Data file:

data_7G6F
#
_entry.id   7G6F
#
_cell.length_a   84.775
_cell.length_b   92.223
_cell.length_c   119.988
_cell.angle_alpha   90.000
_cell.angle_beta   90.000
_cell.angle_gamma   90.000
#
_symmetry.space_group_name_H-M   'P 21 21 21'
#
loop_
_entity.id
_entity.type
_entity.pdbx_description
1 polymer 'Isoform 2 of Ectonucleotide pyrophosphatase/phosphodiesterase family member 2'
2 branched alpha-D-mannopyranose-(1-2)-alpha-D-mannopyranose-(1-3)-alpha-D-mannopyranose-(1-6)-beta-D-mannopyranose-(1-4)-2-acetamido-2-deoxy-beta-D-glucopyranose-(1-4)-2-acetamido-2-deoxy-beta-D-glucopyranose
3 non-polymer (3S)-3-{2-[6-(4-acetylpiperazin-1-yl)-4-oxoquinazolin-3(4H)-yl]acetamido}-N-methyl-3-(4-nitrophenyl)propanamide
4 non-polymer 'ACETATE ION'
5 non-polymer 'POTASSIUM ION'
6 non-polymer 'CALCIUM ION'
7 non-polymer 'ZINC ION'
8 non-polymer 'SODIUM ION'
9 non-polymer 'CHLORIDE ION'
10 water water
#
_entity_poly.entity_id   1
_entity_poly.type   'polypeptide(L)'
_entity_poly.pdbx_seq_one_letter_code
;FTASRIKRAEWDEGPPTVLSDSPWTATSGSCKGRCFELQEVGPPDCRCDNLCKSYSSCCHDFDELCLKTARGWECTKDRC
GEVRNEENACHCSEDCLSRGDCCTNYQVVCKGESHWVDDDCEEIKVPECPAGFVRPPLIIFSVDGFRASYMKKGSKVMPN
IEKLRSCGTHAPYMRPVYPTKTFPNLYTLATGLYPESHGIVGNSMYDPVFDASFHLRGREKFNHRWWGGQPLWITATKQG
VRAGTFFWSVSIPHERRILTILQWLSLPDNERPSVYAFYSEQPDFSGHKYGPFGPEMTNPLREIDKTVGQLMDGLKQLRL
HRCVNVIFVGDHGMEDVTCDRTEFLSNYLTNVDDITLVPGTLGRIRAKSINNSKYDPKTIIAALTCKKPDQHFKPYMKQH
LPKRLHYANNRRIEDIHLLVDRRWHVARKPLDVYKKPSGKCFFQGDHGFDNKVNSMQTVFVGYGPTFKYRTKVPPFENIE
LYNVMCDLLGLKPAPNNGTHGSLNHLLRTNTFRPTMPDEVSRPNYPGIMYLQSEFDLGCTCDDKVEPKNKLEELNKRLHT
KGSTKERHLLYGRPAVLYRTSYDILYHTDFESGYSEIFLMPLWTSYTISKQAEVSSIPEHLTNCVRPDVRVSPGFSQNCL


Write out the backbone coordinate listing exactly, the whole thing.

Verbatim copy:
data_7G6F
#
_entry.id   7G6F
#
_cell.length_a   84.775
_cell.length_b   92.223
_cell.length_c   119.988
_cell.angle_alpha   90.000
_cell.angle_beta   90.000
_cell.angle_gamma   90.000
#
_symmetry.space_group_name_H-M   'P 21 21 21'
#
loop_
_entity.id
_entity.type
_entity.pdbx_description
1 polymer 'Isoform 2 of Ectonucleotide pyrophosphatase/phosphodiesterase family member 2'
2 branched alpha-D-mannopyranose-(1-2)-alpha-D-mannopyranose-(1-3)-alpha-D-mannopyranose-(1-6)-beta-D-mannopyranose-(1-4)-2-acetamido-2-deoxy-beta-D-glucopyranose-(1-4)-2-acetamido-2-deoxy-beta-D-glucopyranose
3 non-polymer (3S)-3-{2-[6-(4-acetylpiperazin-1-yl)-4-oxoquinazolin-3(4H)-yl]acetamido}-N-methyl-3-(4-nitrophenyl)propanamide
4 non-polymer 'ACETATE ION'
5 non-polymer 'POTASSIUM ION'
6 non-polymer 'CALCIUM ION'
7 non-polymer 'ZINC ION'
8 non-polymer 'SODIUM ION'
9 non-polymer 'CHLORIDE ION'
10 water water
#
_entity_poly.entity_id   1
_entity_poly.type   'polypeptide(L)'
_entity_poly.pdbx_seq_one_letter_code
;FTASRIKRAEWDEGPPTVLSDSPWTATSGSCKGRCFELQEVGPPDCRCDNLCKSYSSCCHDFDELCLKTARGWECTKDRC
GEVRNEENACHCSEDCLSRGDCCTNYQVVCKGESHWVDDDCEEIKVPECPAGFVRPPLIIFSVDGFRASYMKKGSKVMPN
IEKLRSCGTHAPYMRPVYPTKTFPNLYTLATGLYPESHGIVGNSMYDPVFDASFHLRGREKFNHRWWGGQPLWITATKQG
VRAGTFFWSVSIPHERRILTILQWLSLPDNERPSVYAFYSEQPDFSGHKYGPFGPEMTNPLREIDKTVGQLMDGLKQLRL
HRCVNVIFVGDHGMEDVTCDRTEFLSNYLTNVDDITLVPGTLGRIRAKSINNSKYDPKTIIAALTCKKPDQHFKPYMKQH
LPKRLHYANNRRIEDIHLLVDRRWHVARKPLDVYKKPSGKCFFQGDHGFDNKVNSMQTVFVGYGPTFKYRTKVPPFENIE
LYNVMCDLLGLKPAPNNGTHGSLNHLLRTNTFRPTMPDEVSRPNYPGIMYLQSEFDLGCTCDDKVEPKNKLEELNKRLHT
KGSTKERHLLYGRPAVLYRTSYDILYHTDFESGYSEIFLMPLWTSYTISKQAEVSSIPEHLTNCVRPDVRVSPGFSQNCL